It’s unfair to lay these complaints solely at the feet of Olbermann. It’s not like he suggested that ABC hire the too-cool-for-the-room Dennis Miller to cohost Monday Night Football. And ESPN had much worse “personalities,” such as Chris Berman, who predated Olbermann. Olbermann simply played the game better than those around him, who couldn’t replicate “smart” and instead settled for “colorful”—which mostly translated into persistently loud or dumb.
But Olbermann also pissed off everyone around him along the way. For all of Olbermann’s verbal dexterity and showmanship, his legacy is as much about his on-air talent as it is his arrogance and his contentious departure from high-profile jobs. He abruptly exited ESPN in 1997, his former colleagues’ anger so strong that when the ESPN oral history Those Guys Have All the Fun came out in 2011, they all reveled in . He jumped to MSNBC briefly to try his hand at a politics show and then landed at Fox Sports Network, where he was fired. (Rupert Murdoch’s infamous explanation for Olbermann’s termination: “He’s crazy.”) Olbermann returned to MSNBC and successfully made the switch to politics with Countdown—reinventing himself in the process—but in 2011 he brusquely departed for a second time. Again, the fallout was spectacular. A year later, he was booted from his gig at the low-rated Current, and it’s possible more people paid attention to the resulting bitching-in-the-media fireworks between Olbermann and his former bosses than actually watched his Current show.
Carrying all that baggage, the Olbermann who appears on Olbermann seems to be a man who knows what you’ve heard about him: that he’s brilliant but a total pain in the ass. In its first week, the show hasn’t tried to reboot that image as much as it has touched on all aspects of his persona: the references from nowhere (both Futurama and the Jack Nicholson remake of The Postman Always Rings Twice were mentioned the first few nights); the snide takedowns of the “Worst Person in the Sports World” segment; the cacophony of silly voices and accents while doing highlights; and the look-at-me self-obsession. (Just a minute into his first broadcast, while talking about New York Jets coach Rex Ryan’s recent heated press conference, Olbermann mentioned New Jersey governor Chris Christie and President Barack Obama, throwing in a mock-perturbed aside that “48 seconds into a show I promised wouldn’t be about politics, I’m talking about the governor and the president,” a nod to his notorious liberal-firebrand Countdown days.)
The one clear-cut success of Olbermann’s first days has been his monologues. Mixing history, passion and current events, Olbermann deftly used the 50th anniversary of Martin Luther King Jr.’s “I Have a Dream” speech to speak movingly about his deceased father’s memories of racism. And he’s already gotten plenty of mileage out of the NFL’s pitiful settlement agreement for concussion victims, remembering the life of running back Doug Kotar, whose death from a brain tumor was probably the result of his football career, and laying waste to a CBS Sports football writer who mocked players’ concerns about permanent brain injuries. This is what he did superbly on Countdown as well, summoning that eloquent, growing anger—permanently intertwined with his self-important stridency, alas—to cut through the noise.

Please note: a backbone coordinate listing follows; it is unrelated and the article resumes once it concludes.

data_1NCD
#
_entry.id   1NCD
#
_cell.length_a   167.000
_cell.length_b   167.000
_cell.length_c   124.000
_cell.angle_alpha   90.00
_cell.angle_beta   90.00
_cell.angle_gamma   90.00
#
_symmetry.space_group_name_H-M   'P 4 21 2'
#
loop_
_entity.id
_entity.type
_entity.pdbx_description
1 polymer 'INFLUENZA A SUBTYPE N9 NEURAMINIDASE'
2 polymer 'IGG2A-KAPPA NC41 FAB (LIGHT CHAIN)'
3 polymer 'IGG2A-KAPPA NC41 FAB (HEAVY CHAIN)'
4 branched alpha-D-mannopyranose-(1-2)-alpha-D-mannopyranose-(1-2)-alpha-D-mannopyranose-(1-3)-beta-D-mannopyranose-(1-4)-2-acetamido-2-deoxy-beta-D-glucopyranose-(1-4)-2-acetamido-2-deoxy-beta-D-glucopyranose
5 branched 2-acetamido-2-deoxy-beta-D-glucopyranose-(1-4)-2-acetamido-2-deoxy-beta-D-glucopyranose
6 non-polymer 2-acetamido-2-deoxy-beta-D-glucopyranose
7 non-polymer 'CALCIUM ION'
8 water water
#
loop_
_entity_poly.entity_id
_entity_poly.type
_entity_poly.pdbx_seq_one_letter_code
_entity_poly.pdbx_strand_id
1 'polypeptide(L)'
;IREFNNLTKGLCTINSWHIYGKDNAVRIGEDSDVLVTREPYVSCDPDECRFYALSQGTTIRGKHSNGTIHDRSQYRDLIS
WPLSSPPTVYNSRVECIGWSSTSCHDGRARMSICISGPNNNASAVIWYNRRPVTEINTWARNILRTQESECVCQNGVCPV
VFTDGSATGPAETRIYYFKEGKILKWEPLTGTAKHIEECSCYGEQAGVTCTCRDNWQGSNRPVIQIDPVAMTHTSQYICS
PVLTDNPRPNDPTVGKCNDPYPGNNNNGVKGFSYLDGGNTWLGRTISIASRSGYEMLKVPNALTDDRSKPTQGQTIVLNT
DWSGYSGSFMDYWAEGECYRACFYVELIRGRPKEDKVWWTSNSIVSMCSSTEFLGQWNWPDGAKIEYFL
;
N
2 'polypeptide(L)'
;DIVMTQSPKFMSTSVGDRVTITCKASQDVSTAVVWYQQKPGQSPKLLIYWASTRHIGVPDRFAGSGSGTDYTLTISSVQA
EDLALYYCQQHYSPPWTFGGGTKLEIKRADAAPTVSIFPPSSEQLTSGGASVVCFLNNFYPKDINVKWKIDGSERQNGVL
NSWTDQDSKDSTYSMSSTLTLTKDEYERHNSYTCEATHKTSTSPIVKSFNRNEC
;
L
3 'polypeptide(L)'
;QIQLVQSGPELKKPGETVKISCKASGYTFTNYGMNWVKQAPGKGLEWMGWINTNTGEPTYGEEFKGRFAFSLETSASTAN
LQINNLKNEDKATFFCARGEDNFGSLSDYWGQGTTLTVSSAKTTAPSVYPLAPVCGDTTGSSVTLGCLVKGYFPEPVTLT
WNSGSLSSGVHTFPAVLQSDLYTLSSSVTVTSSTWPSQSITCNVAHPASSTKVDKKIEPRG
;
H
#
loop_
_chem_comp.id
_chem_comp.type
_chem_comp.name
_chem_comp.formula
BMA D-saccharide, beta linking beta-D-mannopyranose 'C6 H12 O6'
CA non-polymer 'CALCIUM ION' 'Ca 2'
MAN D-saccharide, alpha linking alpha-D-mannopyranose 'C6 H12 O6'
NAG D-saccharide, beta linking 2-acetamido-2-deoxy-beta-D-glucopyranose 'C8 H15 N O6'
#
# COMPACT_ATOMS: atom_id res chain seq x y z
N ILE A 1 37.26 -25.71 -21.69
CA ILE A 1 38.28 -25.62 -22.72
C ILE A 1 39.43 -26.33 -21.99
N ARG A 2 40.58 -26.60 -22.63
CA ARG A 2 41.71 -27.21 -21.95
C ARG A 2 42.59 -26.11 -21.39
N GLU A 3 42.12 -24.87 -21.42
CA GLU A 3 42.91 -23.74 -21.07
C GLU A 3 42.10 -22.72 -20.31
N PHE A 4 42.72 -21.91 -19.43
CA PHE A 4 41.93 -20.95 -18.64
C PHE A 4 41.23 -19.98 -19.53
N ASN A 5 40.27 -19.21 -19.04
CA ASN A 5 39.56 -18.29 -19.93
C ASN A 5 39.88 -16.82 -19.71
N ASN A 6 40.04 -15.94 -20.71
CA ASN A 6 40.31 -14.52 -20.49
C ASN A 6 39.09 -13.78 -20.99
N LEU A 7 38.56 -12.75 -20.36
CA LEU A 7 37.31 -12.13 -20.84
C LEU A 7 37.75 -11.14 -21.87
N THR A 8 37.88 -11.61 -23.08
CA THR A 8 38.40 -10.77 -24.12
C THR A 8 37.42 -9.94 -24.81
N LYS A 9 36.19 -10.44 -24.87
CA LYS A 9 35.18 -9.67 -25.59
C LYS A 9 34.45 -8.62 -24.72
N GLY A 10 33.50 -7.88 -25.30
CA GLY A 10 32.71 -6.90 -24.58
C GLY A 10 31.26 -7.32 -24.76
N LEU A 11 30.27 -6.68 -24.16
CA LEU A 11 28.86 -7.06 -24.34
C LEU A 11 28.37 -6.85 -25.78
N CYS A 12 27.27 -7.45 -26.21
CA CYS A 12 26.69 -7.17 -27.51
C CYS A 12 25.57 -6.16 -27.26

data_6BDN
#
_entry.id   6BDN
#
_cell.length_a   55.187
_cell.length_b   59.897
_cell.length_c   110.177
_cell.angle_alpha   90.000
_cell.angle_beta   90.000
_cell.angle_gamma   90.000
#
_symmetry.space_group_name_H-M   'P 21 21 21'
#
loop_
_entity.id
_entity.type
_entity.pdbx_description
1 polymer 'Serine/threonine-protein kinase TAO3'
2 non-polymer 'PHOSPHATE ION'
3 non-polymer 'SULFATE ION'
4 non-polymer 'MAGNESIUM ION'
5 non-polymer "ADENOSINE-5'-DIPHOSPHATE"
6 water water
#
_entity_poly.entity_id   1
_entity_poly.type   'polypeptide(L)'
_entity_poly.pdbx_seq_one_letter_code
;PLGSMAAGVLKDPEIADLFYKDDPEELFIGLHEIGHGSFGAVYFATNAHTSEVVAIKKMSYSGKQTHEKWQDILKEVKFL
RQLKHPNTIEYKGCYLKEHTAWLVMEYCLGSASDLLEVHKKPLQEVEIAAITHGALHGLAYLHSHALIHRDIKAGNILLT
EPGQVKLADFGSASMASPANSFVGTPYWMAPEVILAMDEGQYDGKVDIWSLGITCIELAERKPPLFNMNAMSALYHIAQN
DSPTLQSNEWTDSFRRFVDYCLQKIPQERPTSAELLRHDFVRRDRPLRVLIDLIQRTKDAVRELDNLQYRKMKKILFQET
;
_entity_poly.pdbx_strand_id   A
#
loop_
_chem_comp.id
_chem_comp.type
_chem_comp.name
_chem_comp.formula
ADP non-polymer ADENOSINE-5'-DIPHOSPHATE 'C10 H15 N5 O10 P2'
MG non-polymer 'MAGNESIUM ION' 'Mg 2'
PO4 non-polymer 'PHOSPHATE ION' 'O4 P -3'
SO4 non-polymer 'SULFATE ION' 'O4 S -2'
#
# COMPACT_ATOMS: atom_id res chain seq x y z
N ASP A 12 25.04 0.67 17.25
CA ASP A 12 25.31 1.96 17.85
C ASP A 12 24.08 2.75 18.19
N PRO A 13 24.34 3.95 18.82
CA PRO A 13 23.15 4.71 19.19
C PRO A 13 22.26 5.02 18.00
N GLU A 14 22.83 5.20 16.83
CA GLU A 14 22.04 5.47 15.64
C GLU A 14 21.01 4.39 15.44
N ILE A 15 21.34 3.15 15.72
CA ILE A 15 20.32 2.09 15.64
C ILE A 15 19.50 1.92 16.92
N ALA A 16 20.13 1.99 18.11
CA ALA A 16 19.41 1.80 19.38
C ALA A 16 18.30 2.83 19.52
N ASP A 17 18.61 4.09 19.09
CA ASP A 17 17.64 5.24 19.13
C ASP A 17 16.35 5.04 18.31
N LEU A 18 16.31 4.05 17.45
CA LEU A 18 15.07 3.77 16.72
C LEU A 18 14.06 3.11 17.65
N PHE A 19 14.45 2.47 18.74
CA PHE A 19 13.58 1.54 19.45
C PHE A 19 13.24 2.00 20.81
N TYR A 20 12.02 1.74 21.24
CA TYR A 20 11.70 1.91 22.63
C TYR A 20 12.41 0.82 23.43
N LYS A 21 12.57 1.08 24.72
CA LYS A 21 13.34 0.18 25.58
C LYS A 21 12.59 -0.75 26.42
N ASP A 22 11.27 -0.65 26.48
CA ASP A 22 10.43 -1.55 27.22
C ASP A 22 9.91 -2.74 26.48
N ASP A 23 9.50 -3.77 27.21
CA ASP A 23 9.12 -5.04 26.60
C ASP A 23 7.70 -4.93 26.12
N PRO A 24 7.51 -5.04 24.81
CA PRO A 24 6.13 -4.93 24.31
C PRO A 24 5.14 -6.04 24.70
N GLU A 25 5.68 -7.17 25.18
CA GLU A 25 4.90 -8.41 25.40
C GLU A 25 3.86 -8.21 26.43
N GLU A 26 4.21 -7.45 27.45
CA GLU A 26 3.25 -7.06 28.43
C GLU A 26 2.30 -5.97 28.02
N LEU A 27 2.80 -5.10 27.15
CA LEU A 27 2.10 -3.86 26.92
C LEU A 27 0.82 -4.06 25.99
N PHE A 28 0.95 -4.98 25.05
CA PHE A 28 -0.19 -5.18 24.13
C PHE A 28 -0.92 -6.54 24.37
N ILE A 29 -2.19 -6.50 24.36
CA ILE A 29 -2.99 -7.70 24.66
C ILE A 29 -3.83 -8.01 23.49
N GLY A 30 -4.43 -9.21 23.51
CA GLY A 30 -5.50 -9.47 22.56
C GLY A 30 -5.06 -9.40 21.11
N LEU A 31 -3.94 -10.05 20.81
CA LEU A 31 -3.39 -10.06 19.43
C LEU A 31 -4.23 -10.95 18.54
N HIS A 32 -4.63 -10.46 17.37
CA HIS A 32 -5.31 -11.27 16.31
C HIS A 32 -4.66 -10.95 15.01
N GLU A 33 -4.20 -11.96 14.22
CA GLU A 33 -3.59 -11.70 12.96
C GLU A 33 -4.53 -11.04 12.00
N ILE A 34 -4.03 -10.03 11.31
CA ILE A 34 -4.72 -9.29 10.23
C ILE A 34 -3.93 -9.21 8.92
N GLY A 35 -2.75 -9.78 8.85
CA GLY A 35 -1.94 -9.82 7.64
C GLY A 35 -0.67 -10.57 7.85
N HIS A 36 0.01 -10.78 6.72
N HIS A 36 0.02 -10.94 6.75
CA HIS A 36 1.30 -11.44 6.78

These were Olbermann’s standout moments, but they seemed odd on the 21st century version of ESPN—or any other all-sports channel for that matter. Standing alone on YouTube, these monologues are beautiful, self-contained segments. But to watch an entire episode—where the segments are stuffed awkwardly between interviews with dopey ESPN personalities like Monday Night Football color analyst Jon Gruden—is to witness a show that’s often an ungainly amalgam of the program Olbermann wants to do and the one he needs to do to make his audience and bosses happy. (The play-nice nadir was watching Olbermann struggle through a mostly softball interview with Peyton Manning, who was there to hawk DirecTV.)
The show’s internal tension simply underlines the fact that Olbermann’s old routine on SportsCenter was merely the starting point for his ambitions: He had his eye on far loftier goals. As funny as he can be doing highlights on Olbermann, there’s a sense that, really, he should be doing something better than that by now. The irony is that just about nobody on any sports network could hope to achieve what he’s done already on Olbermann; they’d be lucky to make you laugh as much, and his monologues’ slow-boiling rage are too nuanced for people who think silence is a sign of weakness.
Watching Olbermann every night last week, I felt I had discovered a real-life version of The Newsroom, with Olbermann taking Will McAvoy’s “mission to civilize” seriously. Like the fictional McAvoy, Olbermann accepts it as a given that he’s the smartest, most interesting person around. And like McAvoy, he may be right—but he’s also deluded to think he can alter the fundamental realities of an industry. For as much as ESPN is trying to change its image by creating the erudite sports-and-culture website Grantland and hiring brilliant sports-and-politics statistician Nate Silver, its reputation remains that of a bunch of ex-jocks har-harring, backslapping and mouthing locker-room clichés, safe in the knowledge that they’ve got the monopoly on sports coverage.
Olbermann’s reappearance on the network is no doubt part of the brand’s attempt to reimagine itself, but the place isn’t the same as the one he left more than 15 years ago. It’s a lot worse. The media have described Olbermann’s return to ESPN as a comeback, a redemption story and the heartwarming conclusion of a prodigal-son return. I see it more as a strange fit. Olbermann has long prided himself on being the smartest guy in the room—I just don’t like the room he’s in.